#BlackLivesMatter has always mattered to me. The #Facts too! | Blog#42

There is a first time for everything. This is the first time I publish profanity. After reading “White Bernie Sanders supporters should talk less and listen more to BlackLivesMatter activists,” by Joshua Holland, I have something to say to  him and all the others who, like him, presume to have the authority to tell the rest of us how to think and feel for ourselves. Before I start, I’ll note that it takes a special kind of chutzpah to call oneself a democrat and pull that kind of stunt…

Some chronology:

Bernie Sanders has addressed African American social justice and economic issues during every single speech he’s given since starting his campaign, no matter the racial makeup of his audience or the location. He even devoted a rather significant portion of his speech to the Council of La Raza, a Hispanic organization, to African American social justice issues. Many of these occasions are documented here.

Bernie Sanders’ Netroots Nation appearance was disrupted on July 17th. He addressed racism in his appearance at a rally a couple of hours later, but none among those criticizing him bothered to note any of what he had to say. In fact, during the days following his ambush, he readily made statements, answered questions, and made adjustments in recognition of Black Lives Matter and in deference to a pain and urgency he’s had an awareness and affinity for his entire adult life. Sanders gave a major civil rights speech to the Southern Christian Leadership Conference, a sister organization to CORE, the civil rights group Sanders is a member of.

I found it fascinating that immediately after the disruption, we suddenly were being told , via Vox’ Dara Lind’s interview of comedian Roderick Morrow, that Bernie Sanders’ lifelong record was irrelevant, as was his association and involvement in the civil rights movement:

“Bernie Sanders, while he does have a good track record on race in the past, he’s kind of been avoiding talking about certain racial issues now. Whenever he’s asked a question, he goes into a spiel on economics — which is fine, obviously, people do want wage and class equality. But certain issues are race issues, and they do need to be talked about, at least from a candidate that I would like to vote for.”

Morrow very neatly and conveniently blocked off any discussion of fairness by starting out with a denial that one’s history is even relevant. Is that how Hillary Clinton’s own long record of racial inappropriateness gets a pass, by making past records irrelevant? We judge all politicians by the things they’ve done and causes they’ve taken up; very curiously, that is, until Bernie Sanders. Oh, and by the way, when portions of cities like Baltimore are compared to the poorest places in India, or we still have tenant farmers and share croppers in Mississippi, economics spiels are a vital part of the conversation, as is the dismantlement of the racist police state, which Bernie addressed, every speech he’s given.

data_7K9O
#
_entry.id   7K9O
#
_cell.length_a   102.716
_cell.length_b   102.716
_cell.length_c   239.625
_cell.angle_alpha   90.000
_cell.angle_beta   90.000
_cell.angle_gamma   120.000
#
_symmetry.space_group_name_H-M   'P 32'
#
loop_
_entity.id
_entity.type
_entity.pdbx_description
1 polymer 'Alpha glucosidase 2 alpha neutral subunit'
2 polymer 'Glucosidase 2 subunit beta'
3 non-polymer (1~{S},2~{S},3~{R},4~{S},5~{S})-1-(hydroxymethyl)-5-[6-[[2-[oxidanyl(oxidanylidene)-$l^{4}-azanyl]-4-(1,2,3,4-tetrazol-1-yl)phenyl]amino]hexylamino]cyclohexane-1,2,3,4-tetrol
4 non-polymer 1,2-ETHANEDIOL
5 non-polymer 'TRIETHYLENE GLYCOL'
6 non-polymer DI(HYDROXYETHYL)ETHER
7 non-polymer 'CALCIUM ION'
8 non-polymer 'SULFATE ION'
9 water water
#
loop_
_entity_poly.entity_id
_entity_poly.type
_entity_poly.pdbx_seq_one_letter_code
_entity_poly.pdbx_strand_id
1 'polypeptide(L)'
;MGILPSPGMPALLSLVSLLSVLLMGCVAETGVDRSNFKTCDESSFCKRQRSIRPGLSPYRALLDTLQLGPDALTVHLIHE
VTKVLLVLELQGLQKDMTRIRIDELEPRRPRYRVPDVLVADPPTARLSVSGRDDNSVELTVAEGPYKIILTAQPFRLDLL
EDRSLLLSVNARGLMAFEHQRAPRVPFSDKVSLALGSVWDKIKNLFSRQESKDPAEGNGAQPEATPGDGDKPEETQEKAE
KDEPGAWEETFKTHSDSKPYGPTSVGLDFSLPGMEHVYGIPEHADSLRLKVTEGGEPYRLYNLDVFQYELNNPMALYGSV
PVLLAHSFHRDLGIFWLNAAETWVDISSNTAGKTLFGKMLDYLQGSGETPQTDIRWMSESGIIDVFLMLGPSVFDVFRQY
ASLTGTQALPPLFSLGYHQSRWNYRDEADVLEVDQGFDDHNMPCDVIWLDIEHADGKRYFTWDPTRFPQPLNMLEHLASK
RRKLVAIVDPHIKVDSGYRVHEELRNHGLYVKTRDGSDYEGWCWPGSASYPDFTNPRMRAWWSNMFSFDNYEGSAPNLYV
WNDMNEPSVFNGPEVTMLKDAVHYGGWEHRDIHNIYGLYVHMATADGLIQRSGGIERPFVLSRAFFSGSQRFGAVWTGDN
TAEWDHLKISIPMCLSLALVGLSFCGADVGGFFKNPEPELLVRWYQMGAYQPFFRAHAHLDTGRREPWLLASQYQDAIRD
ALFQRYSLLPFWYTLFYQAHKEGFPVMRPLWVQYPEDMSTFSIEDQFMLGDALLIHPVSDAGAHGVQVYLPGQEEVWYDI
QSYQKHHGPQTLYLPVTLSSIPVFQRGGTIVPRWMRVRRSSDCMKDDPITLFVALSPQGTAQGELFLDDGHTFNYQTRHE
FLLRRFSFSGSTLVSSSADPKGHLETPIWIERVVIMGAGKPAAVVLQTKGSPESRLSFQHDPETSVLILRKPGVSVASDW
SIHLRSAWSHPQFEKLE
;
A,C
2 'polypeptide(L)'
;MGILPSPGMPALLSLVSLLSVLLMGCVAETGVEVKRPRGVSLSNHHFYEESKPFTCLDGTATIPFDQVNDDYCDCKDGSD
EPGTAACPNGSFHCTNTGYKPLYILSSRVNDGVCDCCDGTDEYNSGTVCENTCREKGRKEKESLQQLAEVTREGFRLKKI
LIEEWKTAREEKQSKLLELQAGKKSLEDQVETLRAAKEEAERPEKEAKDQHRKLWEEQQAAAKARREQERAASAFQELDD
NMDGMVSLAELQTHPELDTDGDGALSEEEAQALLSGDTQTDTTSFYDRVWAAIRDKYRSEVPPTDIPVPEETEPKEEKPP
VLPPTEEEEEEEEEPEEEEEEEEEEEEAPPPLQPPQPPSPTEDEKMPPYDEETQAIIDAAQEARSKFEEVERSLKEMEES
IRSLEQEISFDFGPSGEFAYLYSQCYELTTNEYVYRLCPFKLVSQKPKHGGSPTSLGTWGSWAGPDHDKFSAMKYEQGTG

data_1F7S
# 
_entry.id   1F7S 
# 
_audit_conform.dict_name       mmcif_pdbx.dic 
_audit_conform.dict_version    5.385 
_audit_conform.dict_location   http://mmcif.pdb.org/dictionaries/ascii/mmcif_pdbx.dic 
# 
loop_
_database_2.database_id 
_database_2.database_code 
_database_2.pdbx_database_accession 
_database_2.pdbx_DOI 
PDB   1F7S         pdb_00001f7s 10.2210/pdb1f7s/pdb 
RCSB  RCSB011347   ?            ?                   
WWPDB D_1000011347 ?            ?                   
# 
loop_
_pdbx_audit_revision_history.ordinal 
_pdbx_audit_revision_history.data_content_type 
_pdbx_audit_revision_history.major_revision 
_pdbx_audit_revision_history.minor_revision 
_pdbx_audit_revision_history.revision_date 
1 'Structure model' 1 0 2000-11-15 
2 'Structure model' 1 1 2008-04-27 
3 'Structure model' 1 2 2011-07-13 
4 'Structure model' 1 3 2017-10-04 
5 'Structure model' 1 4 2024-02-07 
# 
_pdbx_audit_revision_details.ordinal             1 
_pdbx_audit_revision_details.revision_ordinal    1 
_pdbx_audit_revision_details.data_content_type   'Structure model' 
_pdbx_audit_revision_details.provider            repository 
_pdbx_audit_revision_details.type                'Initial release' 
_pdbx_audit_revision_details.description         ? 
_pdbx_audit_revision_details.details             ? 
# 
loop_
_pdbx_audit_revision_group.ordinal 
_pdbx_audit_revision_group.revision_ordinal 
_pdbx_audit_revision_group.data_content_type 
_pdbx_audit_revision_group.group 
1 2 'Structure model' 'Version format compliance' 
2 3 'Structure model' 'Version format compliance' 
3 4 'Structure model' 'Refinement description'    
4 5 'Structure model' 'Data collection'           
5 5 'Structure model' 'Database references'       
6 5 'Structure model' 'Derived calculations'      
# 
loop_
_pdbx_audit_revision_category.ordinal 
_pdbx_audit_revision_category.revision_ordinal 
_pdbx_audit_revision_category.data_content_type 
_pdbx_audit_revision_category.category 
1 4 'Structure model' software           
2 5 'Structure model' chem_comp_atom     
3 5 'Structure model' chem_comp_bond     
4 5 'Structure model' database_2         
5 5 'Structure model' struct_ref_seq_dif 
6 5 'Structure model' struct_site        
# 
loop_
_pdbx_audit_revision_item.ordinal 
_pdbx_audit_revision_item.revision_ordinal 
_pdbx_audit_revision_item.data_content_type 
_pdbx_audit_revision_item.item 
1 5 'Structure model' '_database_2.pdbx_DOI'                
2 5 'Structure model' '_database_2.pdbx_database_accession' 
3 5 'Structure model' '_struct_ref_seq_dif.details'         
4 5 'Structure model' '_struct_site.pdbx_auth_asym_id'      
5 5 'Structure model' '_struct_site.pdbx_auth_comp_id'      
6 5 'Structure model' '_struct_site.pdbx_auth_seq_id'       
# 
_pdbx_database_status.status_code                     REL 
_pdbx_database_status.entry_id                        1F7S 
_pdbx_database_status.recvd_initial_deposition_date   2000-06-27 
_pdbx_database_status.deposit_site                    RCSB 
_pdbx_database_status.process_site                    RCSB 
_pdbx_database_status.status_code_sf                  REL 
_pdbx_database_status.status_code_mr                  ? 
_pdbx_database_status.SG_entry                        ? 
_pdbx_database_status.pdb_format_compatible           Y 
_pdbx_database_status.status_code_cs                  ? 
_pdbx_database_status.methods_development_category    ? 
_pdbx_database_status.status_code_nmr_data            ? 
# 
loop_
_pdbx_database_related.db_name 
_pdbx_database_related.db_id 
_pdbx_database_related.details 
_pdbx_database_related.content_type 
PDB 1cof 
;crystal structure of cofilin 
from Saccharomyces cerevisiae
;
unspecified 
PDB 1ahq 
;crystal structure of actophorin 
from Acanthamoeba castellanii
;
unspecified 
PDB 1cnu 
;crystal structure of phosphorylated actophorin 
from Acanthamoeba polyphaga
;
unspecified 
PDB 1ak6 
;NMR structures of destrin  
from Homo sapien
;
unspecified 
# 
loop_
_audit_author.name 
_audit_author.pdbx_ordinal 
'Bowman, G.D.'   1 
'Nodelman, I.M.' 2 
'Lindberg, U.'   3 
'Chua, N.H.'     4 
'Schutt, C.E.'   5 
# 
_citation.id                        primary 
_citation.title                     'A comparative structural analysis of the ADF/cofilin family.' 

What I found surprising then as I do now, is that we are expected to believe and accept on its face, or else be called racist, that is appropriate and proper to ambush someone, as a first step, when they have no prior record of inappropriate racial statements, without having attempted to make contact first.

The way I and, I submit, a vast number of my contemporaries were raised is to let a person know we have a grievance, ask questions and when either no answers are forthcoming or they are unsatisfactory, before escalating . You know, nicely and privately, just like Hillary Clinton was so lucky to be treated when she was approached this week in Boston. But even if mine and millions of people’s upbringing was all wrong and Sanders’ treatment was fair and appropriate, why then, as he immediately began to address the issues he was asked about, there was not a peep from the same vociferous gallery about anything he had to say?

Fast forwarding to Saturday, August 8th… Senator Sanders was again ambushed at a rally by BLM members. While there were news reports that the two women who took over were not actually with BLM, it subsequently transpired that they actually are. In an interview reported by The Raw Story, Marissa Janae Johnson said:

“Well, what would you say to the people who say that you’re hurting your cause?” White asked.

“I don’t give a fuck about the white gaze,” Johnson replied. “I don’t. I literally don’t.””

In answer to a question about Johnson’s religious views and previous support of Sarah Palin:

““Clearly that’s not where I am, because people leave high school and go to college and [change their views],” she explained, adding that she was a “devout evangelical Christian.”

“So, yes, I did run up there and confront Bernie Sanders because of my religious conviction, absolutely. Are they right-wing religious convictions? No.””

There was no follow-up question about the connection between Marissa Johnson’s religious views and Bernie Sanders. As someone who is half-Arab, half-Jew and who has been on the receiving end of both types of antisemitic slurs for most of my 52 years, I will tell you, quite bluntly, that I don’t need to be drawn a Venn diagram to guess what that connection might be. I suspect, in your heart of heart, most of you don’t need it, either.


Senator Sanders hired a press secretary, Symone Sanders on August 8. The very next day, the Senator issued the most far-reaching and comprehensive plan for racial justice any candidate for president has ever issued. To his great credit, activist Deray McKesson studied it and expressed his approval.

Since the July 17th Netroots incident, Deray McKesson has consistently maintained fairness in his social commentary:

At the same time, however, very little was reported of Sanders’ newly published platform in the mainstream media, with the nations’s paper of record, The New York Times, I kid you not, was even referring readers to the New York Observer for analysis and reporting on Sanders.